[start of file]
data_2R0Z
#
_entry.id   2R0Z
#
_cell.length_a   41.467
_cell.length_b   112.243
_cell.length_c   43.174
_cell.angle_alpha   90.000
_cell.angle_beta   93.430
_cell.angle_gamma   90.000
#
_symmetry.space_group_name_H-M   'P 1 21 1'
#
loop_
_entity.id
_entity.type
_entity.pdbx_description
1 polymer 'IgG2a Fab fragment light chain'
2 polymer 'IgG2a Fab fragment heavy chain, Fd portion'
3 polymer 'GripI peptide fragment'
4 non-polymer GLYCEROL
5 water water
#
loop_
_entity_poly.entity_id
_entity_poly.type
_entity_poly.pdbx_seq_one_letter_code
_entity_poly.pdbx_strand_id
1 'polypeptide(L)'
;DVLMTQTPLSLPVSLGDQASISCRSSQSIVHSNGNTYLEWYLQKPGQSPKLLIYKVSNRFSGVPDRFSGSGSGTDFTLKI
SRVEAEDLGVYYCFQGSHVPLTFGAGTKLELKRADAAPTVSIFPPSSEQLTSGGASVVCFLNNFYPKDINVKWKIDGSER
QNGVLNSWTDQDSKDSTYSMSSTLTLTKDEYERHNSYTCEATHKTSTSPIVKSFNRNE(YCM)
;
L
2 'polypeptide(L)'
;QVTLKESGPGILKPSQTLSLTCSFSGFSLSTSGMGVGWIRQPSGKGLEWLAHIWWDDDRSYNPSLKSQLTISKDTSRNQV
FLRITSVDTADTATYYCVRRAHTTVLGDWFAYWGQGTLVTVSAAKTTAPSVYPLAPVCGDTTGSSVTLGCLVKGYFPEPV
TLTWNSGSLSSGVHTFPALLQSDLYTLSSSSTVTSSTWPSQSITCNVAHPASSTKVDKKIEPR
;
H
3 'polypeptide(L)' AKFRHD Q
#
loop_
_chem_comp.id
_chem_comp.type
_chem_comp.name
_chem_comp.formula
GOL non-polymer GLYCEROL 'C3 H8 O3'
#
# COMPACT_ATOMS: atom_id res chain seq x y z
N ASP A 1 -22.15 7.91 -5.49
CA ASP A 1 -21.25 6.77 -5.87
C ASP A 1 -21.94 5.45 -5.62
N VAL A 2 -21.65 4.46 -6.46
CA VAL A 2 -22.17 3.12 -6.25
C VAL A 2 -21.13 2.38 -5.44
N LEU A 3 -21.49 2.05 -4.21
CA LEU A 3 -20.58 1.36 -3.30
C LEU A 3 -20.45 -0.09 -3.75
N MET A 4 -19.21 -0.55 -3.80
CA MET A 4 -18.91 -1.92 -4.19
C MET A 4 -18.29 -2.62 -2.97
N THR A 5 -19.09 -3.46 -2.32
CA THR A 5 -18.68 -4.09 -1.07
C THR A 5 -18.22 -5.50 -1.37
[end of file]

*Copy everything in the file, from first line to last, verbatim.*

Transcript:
data_2R0Z
#
_entry.id   2R0Z
#
_cell.length_a   41.467
_cell.length_b   112.243
_cell.length_c   43.174
_cell.angle_alpha   90.000
_cell.angle_beta   93.430
_cell.angle_gamma   90.000
#
_symmetry.space_group_name_H-M   'P 1 21 1'
#
loop_
_entity.id
_entity.type
_entity.pdbx_description
1 polymer 'IgG2a Fab fragment light chain'
2 polymer 'IgG2a Fab fragment heavy chain, Fd portion'
3 polymer 'GripI peptide fragment'
4 non-polymer GLYCEROL
5 water water
#
loop_
_entity_poly.entity_id
_entity_poly.type
_entity_poly.pdbx_seq_one_letter_code
_entity_poly.pdbx_strand_id
1 'polypeptide(L)'
;DVLMTQTPLSLPVSLGDQASISCRSSQSIVHSNGNTYLEWYLQKPGQSPKLLIYKVSNRFSGVPDRFSGSGSGTDFTLKI
SRVEAEDLGVYYCFQGSHVPLTFGAGTKLELKRADAAPTVSIFPPSSEQLTSGGASVVCFLNNFYPKDINVKWKIDGSER
QNGVLNSWTDQDSKDSTYSMSSTLTLTKDEYERHNSYTCEATHKTSTSPIVKSFNRNE(YCM)
;
L
2 'polypeptide(L)'
;QVTLKESGPGILKPSQTLSLTCSFSGFSLSTSGMGVGWIRQPSGKGLEWLAHIWWDDDRSYNPSLKSQLTISKDTSRNQV
FLRITSVDTADTATYYCVRRAHTTVLGDWFAYWGQGTLVTVSAAKTTAPSVYPLAPVCGDTTGSSVTLGCLVKGYFPEPV
TLTWNSGSLSSGVHTFPALLQSDLYTLSSSSTVTSSTWPSQSITCNVAHPASSTKVDKKIEPR
;
H
3 'polypeptide(L)' AKFRHD Q
#
loop_
_chem_comp.id
_chem_comp.type
_chem_comp.name
_chem_comp.formula
GOL non-polymer GLYCEROL 'C3 H8 O3'
#
# COMPACT_ATOMS: atom_id res chain seq x y z
N ASP A 1 -22.15 7.91 -5.49
CA ASP A 1 -21.25 6.77 -5.87
C ASP A 1 -21.94 5.45 -5.62
N VAL A 2 -21.65 4.46 -6.46
CA VAL A 2 -22.17 3.12 -6.25
C VAL A 2 -21.13 2.38 -5.44
N LEU A 3 -21.49 2.05 -4.21
CA LEU A 3 -20.58 1.36 -3.30
C LEU A 3 -20.45 -0.09 -3.75
N MET A 4 -19.21 -0.55 -3.80
CA MET A 4 -18.91 -1.92 -4.19
C MET A 4 -18.29 -2.62 -2.97
N THR A 5 -19.09 -3.46 -2.32
CA THR A 5 -18.68 -4.09 -1.07
C THR A 5 -18.22 -5.50 -1.37